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Denosumab's benefits persist through 8 years.


CHICAGO -- Postmenopausal women on denosumab for 8 years straight showed a continued nearlinear increase in bone mineral density at the lumbar spine as well as persistent reduction of bone turnover markers and a sustained low incidence of new vertebral and nonvertebral firactures in the ongoing FREEDOM open-label extension study.

Moreover, no new safety signals have emerged during 5 years of additional denosumab (Prolia) on top of an initial 3 years occurring in the pivotal, phase III, randomized, double-blind, placebo-controlled FREEDOM (Fracture Reduction Evaluation of Denosumab in Osteoporosis Every 6 Months) trial. Importantly, the overall risk of adverse events has not increased over time, and rates of malignancies, serious infections, eczema, hypocalcemia, and other adverse events in denosumab-treated patients remain comparable to rates seen in placebo-treated controls in the earlier double-blind phase, Dr. E. Michael Lewiecki reported at the joint meeting of the International Congress of Endocrinology and the Endocrine Society.

"The benefit/risk profile for denosumab remains favorable," declared Dr. Lewiecki, director of the New Mexico Clinical Research and Osteoporosis Center, Albuquerque.

The FREEDOM open-label extension is designed to assess the efficacy and safety of up to 10 years of denosumab therapy. Dr. Lewiecki presented the latest update, based on 8 years of treatment, or 5 years for patients in the original placebo arm who later elected to crossover to denosumab upon completing the 3-year double-blind phase. His report included 2,243 women on denosumab at 60 mg by subcutaneous injection every 6 months continuously for 8 years and another 2,207 on the drug for 5 years.

Five cases of osteonecrosis of the jaw have occurred in the long-term therapy group, as well as three cases among those who crossed over to the drue. There has been one atypical femoral fracture during 8 consecutive years on denosumab and one case in the crossover group.

Impressively, lumbar spine bone mineral density (BMD) has increased by 18.4% over baseline with 8 years of denosumab and by 13.7% with 5 years of active therapy. "The near-linear slope of increase is unchanged over the course of the study. A similar slope is seen in the crossover group," he observed.

Total hip BMD increased by 8.3% with 8 years of denosumab and 4.9% with 5 years of therapy.

In the pivotal phase III FREEDOM trial, 3 years of denosumab reduced the risk of vertebral fractures by 68% compared to placebo, hip fractures by 40%, and nonvertebral fractures by 20% (N. Engl. J. Med. 2009;361:756-65).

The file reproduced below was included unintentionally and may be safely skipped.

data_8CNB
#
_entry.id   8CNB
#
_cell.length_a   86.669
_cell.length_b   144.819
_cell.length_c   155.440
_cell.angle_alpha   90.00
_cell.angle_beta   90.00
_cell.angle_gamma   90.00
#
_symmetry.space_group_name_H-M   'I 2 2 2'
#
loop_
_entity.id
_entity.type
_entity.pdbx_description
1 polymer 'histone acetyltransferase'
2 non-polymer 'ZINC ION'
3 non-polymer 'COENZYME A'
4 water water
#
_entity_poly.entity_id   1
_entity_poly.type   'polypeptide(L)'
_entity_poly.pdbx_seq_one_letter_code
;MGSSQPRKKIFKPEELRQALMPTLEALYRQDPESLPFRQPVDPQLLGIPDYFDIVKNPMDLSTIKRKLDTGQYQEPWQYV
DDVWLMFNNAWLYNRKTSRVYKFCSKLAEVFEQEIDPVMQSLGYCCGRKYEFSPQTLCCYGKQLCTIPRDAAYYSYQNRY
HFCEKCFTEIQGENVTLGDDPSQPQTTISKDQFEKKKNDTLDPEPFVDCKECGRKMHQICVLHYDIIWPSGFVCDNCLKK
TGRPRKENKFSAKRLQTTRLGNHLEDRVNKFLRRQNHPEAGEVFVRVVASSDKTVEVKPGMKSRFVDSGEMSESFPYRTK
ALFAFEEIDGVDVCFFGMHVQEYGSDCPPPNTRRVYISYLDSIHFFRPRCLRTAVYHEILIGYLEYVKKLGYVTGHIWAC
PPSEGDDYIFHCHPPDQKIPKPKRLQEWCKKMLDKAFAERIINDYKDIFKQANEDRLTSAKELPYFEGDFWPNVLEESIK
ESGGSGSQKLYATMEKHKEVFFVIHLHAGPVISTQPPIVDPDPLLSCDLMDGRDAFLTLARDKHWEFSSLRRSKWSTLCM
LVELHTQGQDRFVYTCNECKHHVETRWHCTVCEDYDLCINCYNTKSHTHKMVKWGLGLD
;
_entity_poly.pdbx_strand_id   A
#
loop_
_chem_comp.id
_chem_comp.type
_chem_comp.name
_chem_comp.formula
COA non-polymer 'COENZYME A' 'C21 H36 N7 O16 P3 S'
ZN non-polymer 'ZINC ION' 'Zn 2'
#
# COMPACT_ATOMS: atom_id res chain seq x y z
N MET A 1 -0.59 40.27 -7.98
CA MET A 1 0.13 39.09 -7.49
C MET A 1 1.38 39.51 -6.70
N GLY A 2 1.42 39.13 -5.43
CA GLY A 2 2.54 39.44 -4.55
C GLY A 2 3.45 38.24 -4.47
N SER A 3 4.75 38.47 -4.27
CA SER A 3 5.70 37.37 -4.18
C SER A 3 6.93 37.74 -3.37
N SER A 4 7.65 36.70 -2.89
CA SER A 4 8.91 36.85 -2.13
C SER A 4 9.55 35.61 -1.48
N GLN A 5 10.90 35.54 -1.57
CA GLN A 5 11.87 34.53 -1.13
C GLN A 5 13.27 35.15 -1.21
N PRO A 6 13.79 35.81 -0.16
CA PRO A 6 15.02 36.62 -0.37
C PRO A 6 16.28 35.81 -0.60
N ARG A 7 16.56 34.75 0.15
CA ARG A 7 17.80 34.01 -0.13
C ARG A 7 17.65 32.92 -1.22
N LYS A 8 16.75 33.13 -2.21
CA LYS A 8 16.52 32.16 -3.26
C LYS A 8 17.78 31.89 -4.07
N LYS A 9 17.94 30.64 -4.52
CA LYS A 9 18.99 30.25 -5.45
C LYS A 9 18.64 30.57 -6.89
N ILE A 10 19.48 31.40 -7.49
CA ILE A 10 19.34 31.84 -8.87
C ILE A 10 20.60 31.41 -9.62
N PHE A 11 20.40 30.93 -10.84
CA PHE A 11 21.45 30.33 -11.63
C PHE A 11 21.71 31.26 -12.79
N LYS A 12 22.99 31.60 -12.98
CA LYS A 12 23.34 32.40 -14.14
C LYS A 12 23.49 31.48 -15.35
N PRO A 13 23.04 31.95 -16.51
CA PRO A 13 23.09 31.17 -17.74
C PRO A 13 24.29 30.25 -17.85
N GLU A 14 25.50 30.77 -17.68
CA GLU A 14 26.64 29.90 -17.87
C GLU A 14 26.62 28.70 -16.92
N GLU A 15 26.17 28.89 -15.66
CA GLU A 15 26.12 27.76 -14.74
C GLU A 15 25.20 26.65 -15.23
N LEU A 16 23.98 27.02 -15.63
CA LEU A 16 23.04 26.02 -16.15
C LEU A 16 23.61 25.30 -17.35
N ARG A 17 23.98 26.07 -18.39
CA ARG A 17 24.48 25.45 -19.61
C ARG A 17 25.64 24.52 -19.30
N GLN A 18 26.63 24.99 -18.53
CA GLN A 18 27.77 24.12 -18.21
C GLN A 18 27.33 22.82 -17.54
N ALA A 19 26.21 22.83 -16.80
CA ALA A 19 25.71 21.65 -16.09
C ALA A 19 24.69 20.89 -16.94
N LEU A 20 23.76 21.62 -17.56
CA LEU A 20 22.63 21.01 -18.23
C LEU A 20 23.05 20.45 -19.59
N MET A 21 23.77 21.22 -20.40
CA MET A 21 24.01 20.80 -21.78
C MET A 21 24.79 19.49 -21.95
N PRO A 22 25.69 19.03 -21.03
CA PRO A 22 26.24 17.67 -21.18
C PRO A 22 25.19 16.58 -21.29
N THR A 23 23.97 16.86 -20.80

The yearly incidence of new vertebral fractures was 0.7%-1.1% in denosumab-treated patients during years 1-3 and 1.1%-1.3% annually in open-label years 4-8. The annual incidence of new nonvertebral fractures in the denosumab group was 2.1%-2.6% in the first 3 years of double-blind therapy and has trended lower since then: 1.5% in year 4, 1.2% in year 5, 1.8% in year 6, 1.6% in year 7, and 0.7% in year 8.

"There's a suggestion of a further reduction in the risk of nonvertebral fractures out to the 8-year time point. It'll be fascinating to look at the data for years 9 and 10 to see if that's just a statistical aberrance or that very low risk of nonvertebral fractures persists," Dr. Lewiecki commented.

Asked about the mechanism underlying the continued linear increase in lumbar spine BMD seen through 8 years of denosumab, in sharp contrast to the bisphosphonates, where BMD plateaus, Dr. Lewiecki confessed that "Many of us are scratching our heads about this and trying to come up with an explanation.

"One is that the effects on cortical bone appear to be different with denosumab than with bisphosphonates. We see a reduction in cortical porosity and a larger improvement in bone mineral density at cortical skeletal sites. Secondly, there is a larger and longer-lasting increase in parathyroid hormone with denosumab as compared with bisphosphonates," he said.


Key clinical point: An ongoing major study provides reassurance regarding the long-term safety and effectiveness of denosumab for postmenopausal osteoporosis.

Major finding: Eight years of denosumab was associated with sustained low fracture rates, steadily increasing bone mineral density, persistent reduction of bone turnover, and no increase in adverse events over time.

Data source: The FREEDOM trial open-label extension includes 4,450 women on denosumab for either 5 or 8 years and counting.

Disclosures: The study was sponsored by Amgen. The presenter serves as a consultant to the company.
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Title Annotation:GYNECOLOGY
Author:Jancin, Bruce
Publication:OB GYN News
Date:Aug 1, 2014
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